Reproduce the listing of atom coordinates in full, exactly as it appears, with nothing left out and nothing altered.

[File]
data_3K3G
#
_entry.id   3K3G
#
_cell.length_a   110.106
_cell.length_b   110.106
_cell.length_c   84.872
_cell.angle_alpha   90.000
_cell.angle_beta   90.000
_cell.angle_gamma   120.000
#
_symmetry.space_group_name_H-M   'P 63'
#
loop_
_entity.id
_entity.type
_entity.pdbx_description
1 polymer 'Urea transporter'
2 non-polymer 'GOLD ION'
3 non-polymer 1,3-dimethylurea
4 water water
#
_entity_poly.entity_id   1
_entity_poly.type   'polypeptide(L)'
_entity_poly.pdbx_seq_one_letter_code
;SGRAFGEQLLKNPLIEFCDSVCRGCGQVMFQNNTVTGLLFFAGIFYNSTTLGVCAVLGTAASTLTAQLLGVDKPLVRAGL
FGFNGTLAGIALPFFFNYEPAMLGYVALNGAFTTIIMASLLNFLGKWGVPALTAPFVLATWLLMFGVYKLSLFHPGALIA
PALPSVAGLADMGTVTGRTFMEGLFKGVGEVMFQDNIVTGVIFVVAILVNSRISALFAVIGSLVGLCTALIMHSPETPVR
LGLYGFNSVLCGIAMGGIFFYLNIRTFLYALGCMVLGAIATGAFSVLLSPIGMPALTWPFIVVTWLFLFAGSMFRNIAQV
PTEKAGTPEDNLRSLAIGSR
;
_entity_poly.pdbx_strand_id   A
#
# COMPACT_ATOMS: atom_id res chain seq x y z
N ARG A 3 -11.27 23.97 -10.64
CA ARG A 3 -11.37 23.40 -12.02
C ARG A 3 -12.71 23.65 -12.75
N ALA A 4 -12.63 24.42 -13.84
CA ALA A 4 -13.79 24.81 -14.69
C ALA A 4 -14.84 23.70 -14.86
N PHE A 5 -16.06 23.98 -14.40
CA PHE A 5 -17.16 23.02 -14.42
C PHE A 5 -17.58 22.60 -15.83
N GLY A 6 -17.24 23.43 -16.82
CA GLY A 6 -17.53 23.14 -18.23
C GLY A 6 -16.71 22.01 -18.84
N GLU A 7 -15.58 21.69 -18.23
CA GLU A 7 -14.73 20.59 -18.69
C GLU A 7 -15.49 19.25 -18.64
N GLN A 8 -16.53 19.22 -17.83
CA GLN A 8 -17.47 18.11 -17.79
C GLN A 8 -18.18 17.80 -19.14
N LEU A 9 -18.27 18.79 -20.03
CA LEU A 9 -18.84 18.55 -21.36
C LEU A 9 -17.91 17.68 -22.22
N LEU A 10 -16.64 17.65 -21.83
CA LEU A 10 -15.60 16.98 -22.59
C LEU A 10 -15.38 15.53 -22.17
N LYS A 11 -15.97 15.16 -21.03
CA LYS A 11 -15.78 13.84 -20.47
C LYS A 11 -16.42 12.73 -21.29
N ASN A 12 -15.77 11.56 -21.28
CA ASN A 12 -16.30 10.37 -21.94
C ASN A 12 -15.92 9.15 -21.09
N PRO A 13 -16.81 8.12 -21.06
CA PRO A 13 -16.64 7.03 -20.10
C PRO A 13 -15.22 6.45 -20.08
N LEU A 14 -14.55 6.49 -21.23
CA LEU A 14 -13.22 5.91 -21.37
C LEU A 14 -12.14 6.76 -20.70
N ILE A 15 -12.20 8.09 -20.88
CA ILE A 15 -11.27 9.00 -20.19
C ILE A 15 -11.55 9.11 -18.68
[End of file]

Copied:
data_3K3G
#
_entry.id   3K3G
#
_cell.length_a   110.106
_cell.length_b   110.106
_cell.length_c   84.872
_cell.angle_alpha   90.000
_cell.angle_beta   90.000
_cell.angle_gamma   120.000
#
_symmetry.space_group_name_H-M   'P 63'
#
loop_
_entity.id
_entity.type
_entity.pdbx_description
1 polymer 'Urea transporter'
2 non-polymer 'GOLD ION'
3 non-polymer 1,3-dimethylurea
4 water water
#
_entity_poly.entity_id   1
_entity_poly.type   'polypeptide(L)'
_entity_poly.pdbx_seq_one_letter_code
;SGRAFGEQLLKNPLIEFCDSVCRGCGQVMFQNNTVTGLLFFAGIFYNSTTLGVCAVLGTAASTLTAQLLGVDKPLVRAGL
FGFNGTLAGIALPFFFNYEPAMLGYVALNGAFTTIIMASLLNFLGKWGVPALTAPFVLATWLLMFGVYKLSLFHPGALIA
PALPSVAGLADMGTVTGRTFMEGLFKGVGEVMFQDNIVTGVIFVVAILVNSRISALFAVIGSLVGLCTALIMHSPETPVR
LGLYGFNSVLCGIAMGGIFFYLNIRTFLYALGCMVLGAIATGAFSVLLSPIGMPALTWPFIVVTWLFLFAGSMFRNIAQV
PTEKAGTPEDNLRSLAIGSR
;
_entity_poly.pdbx_strand_id   A
#
# COMPACT_ATOMS: atom_id res chain seq x y z
N ARG A 3 -11.27 23.97 -10.64
CA ARG A 3 -11.37 23.40 -12.02
C ARG A 3 -12.71 23.65 -12.75
N ALA A 4 -12.63 24.42 -13.84
CA ALA A 4 -13.79 24.81 -14.69
C ALA A 4 -14.84 23.70 -14.86
N PHE A 5 -16.06 23.98 -14.40
CA PHE A 5 -17.16 23.02 -14.42
C PHE A 5 -17.58 22.60 -15.83
N GLY A 6 -17.24 23.43 -16.82
CA GLY A 6 -17.53 23.14 -18.23
C GLY A 6 -16.71 22.01 -18.84
N GLU A 7 -15.58 21.69 -18.23
CA GLU A 7 -14.73 20.59 -18.69
C GLU A 7 -15.49 19.25 -18.64
N GLN A 8 -16.53 19.22 -17.83
CA GLN A 8 -17.47 18.11 -17.79
C GLN A 8 -18.18 17.80 -19.14
N LEU A 9 -18.27 18.79 -20.03
CA LEU A 9 -18.84 18.55 -21.36
C LEU A 9 -17.91 17.68 -22.22
N LEU A 10 -16.64 17.65 -21.83
CA LEU A 10 -15.60 16.98 -22.59
C LEU A 10 -15.38 15.53 -22.17
N LYS A 11 -15.97 15.16 -21.03
CA LYS A 11 -15.78 13.84 -20.47
C LYS A 11 -16.42 12.73 -21.29
N ASN A 12 -15.77 11.56 -21.28
CA ASN A 12 -16.30 10.37 -21.94
C ASN A 12 -15.92 9.15 -21.09
N PRO A 13 -16.81 8.12 -21.06
CA PRO A 13 -16.64 7.03 -20.10
C PRO A 13 -15.22 6.45 -20.08
N LEU A 14 -14.55 6.49 -21.23
CA LEU A 14 -13.22 5.91 -21.37
C LEU A 14 -12.14 6.76 -20.70
N ILE A 15 -12.20 8.09 -20.88
CA ILE A 15 -11.27 9.00 -20.19
C ILE A 15 -11.55 9.11 -18.68